The Daisy Wheel provides eight tips for how to give yourself a proper breast exam, from the type of circular movement that will allow you to feel lumps, to the three different types of pressure you should apply with your fingers, to the area you should be checking every time you perform an exam.
The Daisy Wheel is free for all healthcare providers and school nurses. They can be purchased by anyone else for $5 each on the Get In Touch website, and they also come in packages of 25 for $125. School nurses can inquire about a Daisy Wheel shipment through the school nurse portal on the Get In Touch website.
It can be challenging when you're in adolescence to feel confident and in control of your body. It's this challenge in particular that Nilan is working to break down.
She tells Elite Daily,
Nilan's point is profound. Understanding our bodies is not only emotionally empowering, but medically empowering, as well. According to Cancer Research UK, more than 90 percent of women diagnosed with breast cancer at the earliest stage survive their disease for at least five years. In comparison, only 15 percent of women survive for at least five years if they are diagnosed at the worst stage of the disease.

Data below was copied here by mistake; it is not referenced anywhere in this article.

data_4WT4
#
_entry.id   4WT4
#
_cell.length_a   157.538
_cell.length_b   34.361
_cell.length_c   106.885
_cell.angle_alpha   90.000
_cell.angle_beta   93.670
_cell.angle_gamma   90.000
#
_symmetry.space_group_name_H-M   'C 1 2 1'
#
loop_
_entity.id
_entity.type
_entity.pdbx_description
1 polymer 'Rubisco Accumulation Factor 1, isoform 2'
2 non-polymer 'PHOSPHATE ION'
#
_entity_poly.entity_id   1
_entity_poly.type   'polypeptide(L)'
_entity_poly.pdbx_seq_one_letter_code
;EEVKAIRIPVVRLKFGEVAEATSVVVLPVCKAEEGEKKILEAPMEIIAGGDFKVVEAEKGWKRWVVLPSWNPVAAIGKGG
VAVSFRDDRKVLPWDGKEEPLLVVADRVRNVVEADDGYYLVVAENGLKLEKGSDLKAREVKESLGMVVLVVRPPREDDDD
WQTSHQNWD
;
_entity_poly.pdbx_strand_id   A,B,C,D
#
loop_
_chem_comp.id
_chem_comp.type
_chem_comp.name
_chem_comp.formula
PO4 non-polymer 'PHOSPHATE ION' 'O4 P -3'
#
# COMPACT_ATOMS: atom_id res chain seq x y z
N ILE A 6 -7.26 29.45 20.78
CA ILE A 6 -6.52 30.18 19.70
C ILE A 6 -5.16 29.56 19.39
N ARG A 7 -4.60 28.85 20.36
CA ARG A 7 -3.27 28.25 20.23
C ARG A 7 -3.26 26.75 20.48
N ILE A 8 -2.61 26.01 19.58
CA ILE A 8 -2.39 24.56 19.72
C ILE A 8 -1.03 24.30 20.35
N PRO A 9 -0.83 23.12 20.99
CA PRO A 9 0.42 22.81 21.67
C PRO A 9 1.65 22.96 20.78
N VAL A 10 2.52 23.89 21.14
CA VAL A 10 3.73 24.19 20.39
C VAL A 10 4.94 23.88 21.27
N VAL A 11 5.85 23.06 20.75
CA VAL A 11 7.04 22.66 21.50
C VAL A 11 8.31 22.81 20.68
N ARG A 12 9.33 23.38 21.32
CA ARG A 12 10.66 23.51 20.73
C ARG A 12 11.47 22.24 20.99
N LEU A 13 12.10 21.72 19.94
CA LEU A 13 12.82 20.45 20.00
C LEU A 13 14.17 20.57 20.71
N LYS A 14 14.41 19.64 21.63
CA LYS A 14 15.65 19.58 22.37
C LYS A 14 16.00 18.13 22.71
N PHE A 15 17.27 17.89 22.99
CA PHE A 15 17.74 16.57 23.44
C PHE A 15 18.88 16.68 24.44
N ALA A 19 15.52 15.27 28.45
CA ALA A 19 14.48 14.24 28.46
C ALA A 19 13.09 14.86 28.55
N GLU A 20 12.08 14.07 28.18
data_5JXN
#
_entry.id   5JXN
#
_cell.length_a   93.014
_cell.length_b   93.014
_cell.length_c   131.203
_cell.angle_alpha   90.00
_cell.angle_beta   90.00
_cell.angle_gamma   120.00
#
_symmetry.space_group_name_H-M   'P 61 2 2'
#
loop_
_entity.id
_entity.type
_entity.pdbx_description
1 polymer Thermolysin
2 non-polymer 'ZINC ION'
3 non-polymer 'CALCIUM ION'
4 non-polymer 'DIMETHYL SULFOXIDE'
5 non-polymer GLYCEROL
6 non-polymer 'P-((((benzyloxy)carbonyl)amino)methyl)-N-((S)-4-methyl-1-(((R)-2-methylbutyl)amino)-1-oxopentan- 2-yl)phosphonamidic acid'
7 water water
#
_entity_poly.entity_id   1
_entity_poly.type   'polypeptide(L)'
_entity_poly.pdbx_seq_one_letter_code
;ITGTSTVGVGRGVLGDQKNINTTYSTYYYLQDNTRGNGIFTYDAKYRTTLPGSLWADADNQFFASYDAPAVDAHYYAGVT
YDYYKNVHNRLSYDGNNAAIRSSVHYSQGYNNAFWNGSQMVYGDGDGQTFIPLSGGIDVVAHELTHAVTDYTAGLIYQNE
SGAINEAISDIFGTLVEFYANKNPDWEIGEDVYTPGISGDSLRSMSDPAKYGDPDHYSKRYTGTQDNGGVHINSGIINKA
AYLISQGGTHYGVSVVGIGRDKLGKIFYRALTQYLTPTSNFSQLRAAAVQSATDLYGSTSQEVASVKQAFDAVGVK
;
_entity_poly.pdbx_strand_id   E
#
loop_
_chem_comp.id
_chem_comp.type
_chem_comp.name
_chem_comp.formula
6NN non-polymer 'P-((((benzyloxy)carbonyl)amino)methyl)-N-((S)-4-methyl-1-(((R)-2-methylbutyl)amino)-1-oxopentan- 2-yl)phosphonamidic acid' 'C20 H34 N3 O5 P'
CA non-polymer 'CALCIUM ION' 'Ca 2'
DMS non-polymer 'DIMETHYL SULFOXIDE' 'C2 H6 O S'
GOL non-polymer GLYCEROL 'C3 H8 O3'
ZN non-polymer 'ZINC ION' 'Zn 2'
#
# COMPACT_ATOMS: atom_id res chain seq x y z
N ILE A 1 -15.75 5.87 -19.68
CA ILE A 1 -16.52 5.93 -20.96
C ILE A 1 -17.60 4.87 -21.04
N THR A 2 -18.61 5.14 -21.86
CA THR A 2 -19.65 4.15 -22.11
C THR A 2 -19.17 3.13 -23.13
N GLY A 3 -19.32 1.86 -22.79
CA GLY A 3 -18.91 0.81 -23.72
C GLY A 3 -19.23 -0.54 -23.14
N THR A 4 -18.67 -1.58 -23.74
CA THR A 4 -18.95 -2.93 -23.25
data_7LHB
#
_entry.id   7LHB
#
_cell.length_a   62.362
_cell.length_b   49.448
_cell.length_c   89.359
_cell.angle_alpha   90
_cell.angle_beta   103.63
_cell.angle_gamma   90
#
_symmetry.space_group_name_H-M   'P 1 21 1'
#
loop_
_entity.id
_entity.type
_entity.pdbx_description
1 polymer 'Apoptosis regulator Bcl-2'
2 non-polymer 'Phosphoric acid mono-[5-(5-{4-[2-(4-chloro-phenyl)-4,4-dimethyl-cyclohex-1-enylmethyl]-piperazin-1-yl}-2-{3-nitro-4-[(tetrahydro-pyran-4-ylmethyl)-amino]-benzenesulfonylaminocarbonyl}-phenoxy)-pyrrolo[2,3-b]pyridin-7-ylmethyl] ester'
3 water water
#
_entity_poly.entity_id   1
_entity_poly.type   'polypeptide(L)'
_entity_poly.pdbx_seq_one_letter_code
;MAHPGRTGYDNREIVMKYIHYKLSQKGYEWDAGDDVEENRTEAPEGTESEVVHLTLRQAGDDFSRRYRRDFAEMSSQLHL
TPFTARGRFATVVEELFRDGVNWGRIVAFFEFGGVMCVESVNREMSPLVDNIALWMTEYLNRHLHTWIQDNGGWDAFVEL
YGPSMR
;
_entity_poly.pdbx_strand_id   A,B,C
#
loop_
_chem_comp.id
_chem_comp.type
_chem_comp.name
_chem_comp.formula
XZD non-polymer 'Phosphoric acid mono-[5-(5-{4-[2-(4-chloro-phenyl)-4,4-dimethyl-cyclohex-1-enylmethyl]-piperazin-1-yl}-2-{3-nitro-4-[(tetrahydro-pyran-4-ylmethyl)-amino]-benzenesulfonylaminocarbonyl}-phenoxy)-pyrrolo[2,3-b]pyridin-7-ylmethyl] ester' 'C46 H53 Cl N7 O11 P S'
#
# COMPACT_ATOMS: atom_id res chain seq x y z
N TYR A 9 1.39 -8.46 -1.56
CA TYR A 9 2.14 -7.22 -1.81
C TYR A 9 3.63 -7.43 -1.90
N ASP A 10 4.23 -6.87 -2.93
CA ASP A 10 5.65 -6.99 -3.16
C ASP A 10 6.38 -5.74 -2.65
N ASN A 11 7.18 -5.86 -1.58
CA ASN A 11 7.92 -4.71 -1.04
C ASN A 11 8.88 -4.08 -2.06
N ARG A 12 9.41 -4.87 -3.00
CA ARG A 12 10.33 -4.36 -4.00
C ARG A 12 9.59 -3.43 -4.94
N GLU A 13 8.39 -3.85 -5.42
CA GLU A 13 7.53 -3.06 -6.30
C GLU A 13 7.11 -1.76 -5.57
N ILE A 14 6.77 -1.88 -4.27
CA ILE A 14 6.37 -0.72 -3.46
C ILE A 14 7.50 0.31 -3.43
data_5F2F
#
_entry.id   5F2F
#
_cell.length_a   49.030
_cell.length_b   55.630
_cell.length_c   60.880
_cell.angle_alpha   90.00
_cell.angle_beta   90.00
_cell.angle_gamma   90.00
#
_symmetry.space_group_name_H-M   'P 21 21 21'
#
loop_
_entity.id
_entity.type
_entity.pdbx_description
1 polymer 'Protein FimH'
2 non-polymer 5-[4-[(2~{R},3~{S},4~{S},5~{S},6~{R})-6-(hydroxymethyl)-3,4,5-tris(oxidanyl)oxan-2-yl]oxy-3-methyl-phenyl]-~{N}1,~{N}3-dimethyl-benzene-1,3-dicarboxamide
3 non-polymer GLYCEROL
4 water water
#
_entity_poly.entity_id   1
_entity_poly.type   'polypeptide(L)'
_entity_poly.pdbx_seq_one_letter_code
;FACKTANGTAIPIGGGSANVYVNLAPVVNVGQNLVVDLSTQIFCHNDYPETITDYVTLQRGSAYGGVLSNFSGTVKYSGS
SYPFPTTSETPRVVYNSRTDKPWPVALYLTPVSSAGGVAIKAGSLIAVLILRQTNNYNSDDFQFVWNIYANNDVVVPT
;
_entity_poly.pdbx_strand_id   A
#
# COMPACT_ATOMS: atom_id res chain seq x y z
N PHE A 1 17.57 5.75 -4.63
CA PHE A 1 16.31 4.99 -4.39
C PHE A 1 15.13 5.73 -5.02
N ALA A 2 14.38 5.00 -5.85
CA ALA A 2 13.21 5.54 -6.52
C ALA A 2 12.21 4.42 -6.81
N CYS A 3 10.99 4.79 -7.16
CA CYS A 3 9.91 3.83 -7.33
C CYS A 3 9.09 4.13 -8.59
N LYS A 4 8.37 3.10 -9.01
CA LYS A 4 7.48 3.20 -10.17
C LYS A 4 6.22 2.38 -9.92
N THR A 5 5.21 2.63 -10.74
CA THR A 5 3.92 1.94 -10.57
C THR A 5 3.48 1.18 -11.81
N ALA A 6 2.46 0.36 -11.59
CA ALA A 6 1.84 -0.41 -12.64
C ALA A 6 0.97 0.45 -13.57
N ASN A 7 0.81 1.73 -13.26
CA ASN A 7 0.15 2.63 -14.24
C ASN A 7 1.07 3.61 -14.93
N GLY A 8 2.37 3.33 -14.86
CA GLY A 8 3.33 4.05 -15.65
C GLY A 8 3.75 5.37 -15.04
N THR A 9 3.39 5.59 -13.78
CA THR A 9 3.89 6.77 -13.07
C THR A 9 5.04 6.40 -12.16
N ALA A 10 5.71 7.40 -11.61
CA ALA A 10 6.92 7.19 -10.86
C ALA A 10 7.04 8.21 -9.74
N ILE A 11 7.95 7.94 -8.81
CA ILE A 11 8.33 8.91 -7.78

Moreover, according to Breastcancer.org, 85 percent of women diagnosed with breast cancer have no family history of it, which is just one of many reasons why women are so often caught off-guard when they receive the diagnosis. So, to say the least, early detection and diagnosis are, quite literally, life-saving.
While the Daisy Wheel is already being used by school nurses in all 50 states in the U.S. as well as 34 other countries around the world, Get In Touch is printing a record 1 million Daisy Wheels this October. The Daisy Wheels will soon be sent to school nurses both globally and nationally.
As for Nilan, she's currently spending her days working to push past the "save the boobies" stigma and into the work of giving young women the tools to save their own lives.
She's hard at work with a website revamp for Get In Touch, as well as the creation of a young professionals board in New York City, and a collaboration with Guess Fashion, wherein a portion of the proceeds from a special edition watch and certain eyewear will go directly to the cause.
Sadly, we all know there's no cure for breast cancer as of right now. Until there is, the best thing young women can do is be as proactive as possible with their health.
So the next time you see an advertisement that prioritizes breast survival over body survival, consider opening up a dialogue with that person about how we want to shape our conversations around women's bodies and health. Acknowledge the power that comes with knowing your body better than anyone, and appreciate that that power is something you simply can't replace.